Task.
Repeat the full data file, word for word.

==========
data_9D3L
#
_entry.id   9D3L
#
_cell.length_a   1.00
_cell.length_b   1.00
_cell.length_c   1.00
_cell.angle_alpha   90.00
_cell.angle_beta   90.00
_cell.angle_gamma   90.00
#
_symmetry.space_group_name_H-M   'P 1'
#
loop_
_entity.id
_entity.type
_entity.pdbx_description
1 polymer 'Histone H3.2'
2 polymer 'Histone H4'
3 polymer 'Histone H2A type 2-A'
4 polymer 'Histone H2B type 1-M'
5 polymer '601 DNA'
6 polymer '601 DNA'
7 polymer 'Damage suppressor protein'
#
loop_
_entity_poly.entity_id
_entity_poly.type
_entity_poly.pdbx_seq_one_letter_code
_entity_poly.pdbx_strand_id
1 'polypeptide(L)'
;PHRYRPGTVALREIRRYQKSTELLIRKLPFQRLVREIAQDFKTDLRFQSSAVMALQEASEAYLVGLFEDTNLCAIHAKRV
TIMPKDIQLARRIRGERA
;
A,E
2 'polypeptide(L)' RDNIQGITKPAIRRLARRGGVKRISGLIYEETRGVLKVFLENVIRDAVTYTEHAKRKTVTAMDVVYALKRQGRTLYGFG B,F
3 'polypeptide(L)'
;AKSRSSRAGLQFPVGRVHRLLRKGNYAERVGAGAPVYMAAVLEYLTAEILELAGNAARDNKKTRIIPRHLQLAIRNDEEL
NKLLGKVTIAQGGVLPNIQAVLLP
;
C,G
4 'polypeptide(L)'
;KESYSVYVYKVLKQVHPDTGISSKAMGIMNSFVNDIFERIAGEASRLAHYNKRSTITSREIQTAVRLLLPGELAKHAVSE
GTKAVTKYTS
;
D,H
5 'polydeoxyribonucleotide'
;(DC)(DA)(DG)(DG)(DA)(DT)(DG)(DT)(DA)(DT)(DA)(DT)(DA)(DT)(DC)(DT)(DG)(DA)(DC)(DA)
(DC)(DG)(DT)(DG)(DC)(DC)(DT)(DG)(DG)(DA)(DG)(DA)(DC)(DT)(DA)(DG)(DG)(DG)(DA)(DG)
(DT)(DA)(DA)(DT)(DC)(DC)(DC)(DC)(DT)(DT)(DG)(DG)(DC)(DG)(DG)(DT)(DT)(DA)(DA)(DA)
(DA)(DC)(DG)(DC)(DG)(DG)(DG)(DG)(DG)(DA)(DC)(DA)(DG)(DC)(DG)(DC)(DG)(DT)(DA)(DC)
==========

data_9D3L
#
_entry.id   9D3L
#
_cell.length_a   1.00
_cell.length_b   1.00
_cell.length_c   1.00
_cell.angle_alpha   90.00
_cell.angle_beta   90.00
_cell.angle_gamma   90.00
#
_symmetry.space_group_name_H-M   'P 1'
#
loop_
_entity.id
_entity.type
_entity.pdbx_description
1 polymer 'Histone H3.2'
2 polymer 'Histone H4'
3 polymer 'Histone H2A type 2-A'
4 polymer 'Histone H2B type 1-M'
5 polymer '601 DNA'
6 polymer '601 DNA'
7 polymer 'Damage suppressor protein'
#
loop_
_entity_poly.entity_id
_entity_poly.type
_entity_poly.pdbx_seq_one_letter_code
_entity_poly.pdbx_strand_id
1 'polypeptide(L)'
;PHRYRPGTVALREIRRYQKSTELLIRKLPFQRLVREIAQDFKTDLRFQSSAVMALQEASEAYLVGLFEDTNLCAIHAKRV
TIMPKDIQLARRIRGERA
;
A,E
2 'polypeptide(L)' RDNIQGITKPAIRRLARRGGVKRISGLIYEETRGVLKVFLENVIRDAVTYTEHAKRKTVTAMDVVYALKRQGRTLYGFG B,F
3 'polypeptide(L)'
;AKSRSSRAGLQFPVGRVHRLLRKGNYAERVGAGAPVYMAAVLEYLTAEILELAGNAARDNKKTRIIPRHLQLAIRNDEEL
NKLLGKVTIAQGGVLPNIQAVLLP
;
C,G
4 'polypeptide(L)'
;KESYSVYVYKVLKQVHPDTGISSKAMGIMNSFVNDIFERIAGEASRLAHYNKRSTITSREIQTAVRLLLPGELAKHAVSE
GTKAVTKYTS
;
D,H
5 'polydeoxyribonucleotide'
;(DC)(DA)(DG)(DG)(DA)(DT)(DG)(DT)(DA)(DT)(DA)(DT)(DA)(DT)(DC)(DT)(DG)(DA)(DC)(DA)
(DC)(DG)(DT)(DG)(DC)(DC)(DT)(DG)(DG)(DA)(DG)(DA)(DC)(DT)(DA)(DG)(DG)(DG)(DA)(DG)
(DT)(DA)(DA)(DT)(DC)(DC)(DC)(DC)(DT)(DT)(DG)(DG)(DC)(DG)(DG)(DT)(DT)(DA)(DA)(DA)
(DA)(DC)(DG)(DC)(DG)(DG)(DG)(DG)(DG)(DA)(DC)(DA)(DG)(DC)(DG)(DC)(DG)(DT)(DA)(DC)